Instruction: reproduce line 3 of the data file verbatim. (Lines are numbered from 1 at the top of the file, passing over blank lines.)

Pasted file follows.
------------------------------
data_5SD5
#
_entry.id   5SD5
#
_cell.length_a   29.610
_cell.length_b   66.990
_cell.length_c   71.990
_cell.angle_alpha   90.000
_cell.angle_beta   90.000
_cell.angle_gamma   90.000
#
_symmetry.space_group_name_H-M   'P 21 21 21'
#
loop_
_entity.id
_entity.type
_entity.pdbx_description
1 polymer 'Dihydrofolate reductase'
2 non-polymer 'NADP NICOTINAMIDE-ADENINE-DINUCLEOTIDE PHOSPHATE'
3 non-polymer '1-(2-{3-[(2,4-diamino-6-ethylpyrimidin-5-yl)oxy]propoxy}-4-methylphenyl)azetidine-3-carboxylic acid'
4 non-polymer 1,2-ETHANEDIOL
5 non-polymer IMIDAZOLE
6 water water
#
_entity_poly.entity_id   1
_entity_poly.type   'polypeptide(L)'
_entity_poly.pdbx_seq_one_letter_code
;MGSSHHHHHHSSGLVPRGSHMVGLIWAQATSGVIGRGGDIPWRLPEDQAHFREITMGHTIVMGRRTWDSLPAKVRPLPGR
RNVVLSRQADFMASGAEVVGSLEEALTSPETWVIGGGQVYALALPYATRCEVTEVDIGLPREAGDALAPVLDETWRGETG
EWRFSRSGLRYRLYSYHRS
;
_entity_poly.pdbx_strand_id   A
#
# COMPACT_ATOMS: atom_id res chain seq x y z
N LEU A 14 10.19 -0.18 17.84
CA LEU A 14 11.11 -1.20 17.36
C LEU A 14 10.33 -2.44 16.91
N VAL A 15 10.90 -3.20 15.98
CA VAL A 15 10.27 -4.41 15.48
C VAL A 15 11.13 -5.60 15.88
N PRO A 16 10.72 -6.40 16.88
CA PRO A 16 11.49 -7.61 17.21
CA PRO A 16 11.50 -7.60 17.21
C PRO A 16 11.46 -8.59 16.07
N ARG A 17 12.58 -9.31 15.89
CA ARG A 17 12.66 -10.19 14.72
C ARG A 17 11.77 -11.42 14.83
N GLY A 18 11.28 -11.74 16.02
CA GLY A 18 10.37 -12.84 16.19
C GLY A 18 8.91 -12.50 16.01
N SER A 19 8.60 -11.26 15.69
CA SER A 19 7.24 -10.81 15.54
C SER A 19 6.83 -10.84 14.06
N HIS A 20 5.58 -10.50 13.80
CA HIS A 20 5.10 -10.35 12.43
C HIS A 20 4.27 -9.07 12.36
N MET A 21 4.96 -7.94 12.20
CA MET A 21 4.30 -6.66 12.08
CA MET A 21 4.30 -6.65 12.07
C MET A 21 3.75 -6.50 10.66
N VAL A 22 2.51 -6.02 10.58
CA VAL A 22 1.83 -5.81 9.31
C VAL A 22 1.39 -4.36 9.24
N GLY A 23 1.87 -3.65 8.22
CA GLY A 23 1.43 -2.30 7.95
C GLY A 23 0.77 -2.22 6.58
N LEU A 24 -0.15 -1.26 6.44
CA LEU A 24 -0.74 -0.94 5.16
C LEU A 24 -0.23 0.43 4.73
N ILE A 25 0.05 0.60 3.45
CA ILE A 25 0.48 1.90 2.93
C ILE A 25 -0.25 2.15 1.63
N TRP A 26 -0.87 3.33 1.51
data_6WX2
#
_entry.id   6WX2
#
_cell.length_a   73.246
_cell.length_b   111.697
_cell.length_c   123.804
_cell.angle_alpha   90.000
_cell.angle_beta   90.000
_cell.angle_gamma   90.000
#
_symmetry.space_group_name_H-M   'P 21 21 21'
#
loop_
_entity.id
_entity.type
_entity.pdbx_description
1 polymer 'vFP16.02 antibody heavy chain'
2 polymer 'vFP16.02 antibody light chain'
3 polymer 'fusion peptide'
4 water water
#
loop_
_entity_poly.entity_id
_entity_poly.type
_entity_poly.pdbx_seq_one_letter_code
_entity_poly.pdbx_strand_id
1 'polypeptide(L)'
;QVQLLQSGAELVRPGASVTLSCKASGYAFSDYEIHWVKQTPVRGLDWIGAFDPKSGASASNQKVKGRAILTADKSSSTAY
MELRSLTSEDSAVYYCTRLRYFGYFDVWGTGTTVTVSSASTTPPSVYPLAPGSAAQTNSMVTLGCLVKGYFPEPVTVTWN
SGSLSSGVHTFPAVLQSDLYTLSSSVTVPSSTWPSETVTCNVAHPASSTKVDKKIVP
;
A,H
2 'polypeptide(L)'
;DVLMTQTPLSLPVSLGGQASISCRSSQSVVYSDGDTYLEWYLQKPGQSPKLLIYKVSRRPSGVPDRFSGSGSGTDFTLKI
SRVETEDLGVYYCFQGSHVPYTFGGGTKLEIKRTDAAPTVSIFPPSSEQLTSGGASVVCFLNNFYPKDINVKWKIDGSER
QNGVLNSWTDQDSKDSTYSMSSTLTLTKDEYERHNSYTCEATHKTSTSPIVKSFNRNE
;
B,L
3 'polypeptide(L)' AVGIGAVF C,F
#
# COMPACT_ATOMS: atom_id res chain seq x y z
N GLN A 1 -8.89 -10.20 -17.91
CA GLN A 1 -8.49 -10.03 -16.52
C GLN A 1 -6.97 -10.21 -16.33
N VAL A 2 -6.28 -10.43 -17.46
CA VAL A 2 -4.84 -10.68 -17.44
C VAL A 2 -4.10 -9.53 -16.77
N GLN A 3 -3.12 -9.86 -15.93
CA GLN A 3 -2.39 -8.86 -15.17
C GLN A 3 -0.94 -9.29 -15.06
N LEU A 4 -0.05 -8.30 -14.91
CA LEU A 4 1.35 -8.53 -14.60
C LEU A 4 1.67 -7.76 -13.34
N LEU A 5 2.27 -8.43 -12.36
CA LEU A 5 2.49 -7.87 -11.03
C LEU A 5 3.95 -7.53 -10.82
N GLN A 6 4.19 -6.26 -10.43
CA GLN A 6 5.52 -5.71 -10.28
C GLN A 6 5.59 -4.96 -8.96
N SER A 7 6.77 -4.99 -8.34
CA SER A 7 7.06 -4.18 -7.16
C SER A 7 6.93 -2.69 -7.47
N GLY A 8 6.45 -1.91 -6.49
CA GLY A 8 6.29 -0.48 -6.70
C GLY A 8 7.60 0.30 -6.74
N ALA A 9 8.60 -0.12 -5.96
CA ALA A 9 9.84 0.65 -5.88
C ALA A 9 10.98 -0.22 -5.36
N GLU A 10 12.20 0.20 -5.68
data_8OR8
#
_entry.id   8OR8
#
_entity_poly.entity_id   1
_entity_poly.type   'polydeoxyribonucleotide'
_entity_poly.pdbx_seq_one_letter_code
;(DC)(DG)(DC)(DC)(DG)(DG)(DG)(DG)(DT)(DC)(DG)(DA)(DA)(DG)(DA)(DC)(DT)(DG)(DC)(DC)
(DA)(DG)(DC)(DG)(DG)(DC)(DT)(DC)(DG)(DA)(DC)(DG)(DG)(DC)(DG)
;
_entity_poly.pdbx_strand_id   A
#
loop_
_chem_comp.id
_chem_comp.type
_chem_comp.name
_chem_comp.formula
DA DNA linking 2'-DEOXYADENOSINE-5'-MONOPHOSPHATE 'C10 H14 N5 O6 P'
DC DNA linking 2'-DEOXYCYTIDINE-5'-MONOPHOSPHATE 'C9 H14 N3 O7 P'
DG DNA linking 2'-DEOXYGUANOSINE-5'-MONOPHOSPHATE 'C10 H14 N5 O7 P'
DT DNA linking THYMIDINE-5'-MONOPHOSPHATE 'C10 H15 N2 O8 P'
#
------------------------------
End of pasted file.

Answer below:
_entry.id   5SD5